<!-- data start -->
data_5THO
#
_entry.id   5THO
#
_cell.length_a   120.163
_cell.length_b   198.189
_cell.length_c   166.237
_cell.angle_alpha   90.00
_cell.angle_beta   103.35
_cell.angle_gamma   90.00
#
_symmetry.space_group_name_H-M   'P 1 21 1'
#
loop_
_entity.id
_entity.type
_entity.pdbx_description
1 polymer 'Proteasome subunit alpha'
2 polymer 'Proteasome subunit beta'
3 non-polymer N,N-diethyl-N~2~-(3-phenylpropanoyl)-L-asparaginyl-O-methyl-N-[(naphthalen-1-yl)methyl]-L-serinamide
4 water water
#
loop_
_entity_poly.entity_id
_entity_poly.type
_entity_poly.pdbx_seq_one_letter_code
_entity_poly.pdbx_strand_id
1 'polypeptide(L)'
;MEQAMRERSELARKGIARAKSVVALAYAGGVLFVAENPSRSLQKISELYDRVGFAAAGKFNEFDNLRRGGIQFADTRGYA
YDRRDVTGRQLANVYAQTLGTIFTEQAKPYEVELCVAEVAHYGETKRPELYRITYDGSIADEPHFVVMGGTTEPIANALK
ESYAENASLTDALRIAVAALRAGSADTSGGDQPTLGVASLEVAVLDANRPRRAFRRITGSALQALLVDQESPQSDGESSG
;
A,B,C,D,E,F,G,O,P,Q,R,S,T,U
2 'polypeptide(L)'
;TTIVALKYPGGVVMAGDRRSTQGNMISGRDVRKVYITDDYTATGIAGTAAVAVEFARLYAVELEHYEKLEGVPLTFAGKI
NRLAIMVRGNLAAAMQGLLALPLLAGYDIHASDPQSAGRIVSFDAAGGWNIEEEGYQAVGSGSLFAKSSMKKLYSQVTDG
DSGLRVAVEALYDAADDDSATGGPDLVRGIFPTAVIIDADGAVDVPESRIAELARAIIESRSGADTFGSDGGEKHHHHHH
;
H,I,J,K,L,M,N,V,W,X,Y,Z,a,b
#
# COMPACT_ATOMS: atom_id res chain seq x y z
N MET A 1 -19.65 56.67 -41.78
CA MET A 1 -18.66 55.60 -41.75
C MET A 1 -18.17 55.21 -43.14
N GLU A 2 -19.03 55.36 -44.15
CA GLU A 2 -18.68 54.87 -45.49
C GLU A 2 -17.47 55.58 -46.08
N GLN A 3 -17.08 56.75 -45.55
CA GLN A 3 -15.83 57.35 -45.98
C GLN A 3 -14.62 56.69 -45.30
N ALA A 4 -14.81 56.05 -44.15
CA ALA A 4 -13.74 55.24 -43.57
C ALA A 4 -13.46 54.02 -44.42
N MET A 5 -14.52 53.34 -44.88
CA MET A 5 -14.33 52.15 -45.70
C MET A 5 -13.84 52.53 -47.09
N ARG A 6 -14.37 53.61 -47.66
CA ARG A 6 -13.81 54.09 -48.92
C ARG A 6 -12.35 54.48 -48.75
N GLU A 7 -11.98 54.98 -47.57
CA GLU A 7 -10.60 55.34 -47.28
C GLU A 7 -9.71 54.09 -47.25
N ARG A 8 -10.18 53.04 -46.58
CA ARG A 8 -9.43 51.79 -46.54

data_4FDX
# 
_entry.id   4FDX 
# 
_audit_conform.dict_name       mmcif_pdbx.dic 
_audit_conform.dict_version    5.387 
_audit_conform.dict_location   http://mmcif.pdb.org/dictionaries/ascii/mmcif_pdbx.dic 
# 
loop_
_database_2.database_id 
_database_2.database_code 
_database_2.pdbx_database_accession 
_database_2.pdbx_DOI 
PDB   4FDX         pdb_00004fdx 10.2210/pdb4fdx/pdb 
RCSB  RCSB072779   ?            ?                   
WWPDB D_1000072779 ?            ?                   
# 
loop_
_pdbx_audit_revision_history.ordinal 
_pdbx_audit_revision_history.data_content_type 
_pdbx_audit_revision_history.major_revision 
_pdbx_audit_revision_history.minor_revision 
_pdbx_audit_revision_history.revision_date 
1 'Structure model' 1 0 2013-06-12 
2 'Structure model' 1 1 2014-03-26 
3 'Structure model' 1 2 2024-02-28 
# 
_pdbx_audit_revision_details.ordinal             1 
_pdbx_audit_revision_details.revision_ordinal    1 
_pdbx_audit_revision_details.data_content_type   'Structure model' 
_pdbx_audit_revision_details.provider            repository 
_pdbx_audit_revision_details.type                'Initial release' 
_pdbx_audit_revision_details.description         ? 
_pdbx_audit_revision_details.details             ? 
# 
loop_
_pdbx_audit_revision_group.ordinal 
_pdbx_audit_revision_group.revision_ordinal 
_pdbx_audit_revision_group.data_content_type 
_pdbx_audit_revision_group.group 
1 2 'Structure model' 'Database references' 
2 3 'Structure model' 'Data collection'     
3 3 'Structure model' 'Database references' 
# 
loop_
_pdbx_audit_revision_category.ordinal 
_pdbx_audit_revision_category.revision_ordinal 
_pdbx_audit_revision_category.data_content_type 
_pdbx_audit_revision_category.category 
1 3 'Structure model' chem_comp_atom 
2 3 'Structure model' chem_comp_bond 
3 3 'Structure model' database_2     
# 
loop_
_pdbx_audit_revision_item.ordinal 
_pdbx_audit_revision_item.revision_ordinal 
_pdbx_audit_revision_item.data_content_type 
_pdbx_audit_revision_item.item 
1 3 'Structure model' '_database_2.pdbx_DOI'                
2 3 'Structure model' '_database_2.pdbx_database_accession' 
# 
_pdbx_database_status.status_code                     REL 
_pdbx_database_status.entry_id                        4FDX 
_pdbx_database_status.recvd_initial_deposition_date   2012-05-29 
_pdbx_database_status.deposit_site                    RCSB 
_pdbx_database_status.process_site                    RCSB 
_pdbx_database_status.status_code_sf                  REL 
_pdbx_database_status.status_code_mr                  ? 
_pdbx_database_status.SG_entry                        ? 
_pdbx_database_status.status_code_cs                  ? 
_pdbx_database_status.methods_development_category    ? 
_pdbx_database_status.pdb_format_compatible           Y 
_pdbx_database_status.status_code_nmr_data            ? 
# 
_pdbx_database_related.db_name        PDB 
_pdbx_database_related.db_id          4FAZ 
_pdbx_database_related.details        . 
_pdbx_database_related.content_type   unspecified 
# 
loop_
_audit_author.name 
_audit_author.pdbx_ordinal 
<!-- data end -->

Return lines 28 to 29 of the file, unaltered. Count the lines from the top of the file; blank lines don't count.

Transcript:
1 'polypeptide(L)'
;MEQAMRERSELARKGIARAKSVVALAYAGGVLFVAENPSRSLQKISELYDRVGFAAAGKFNEFDNLRRGGIQFADTRGYA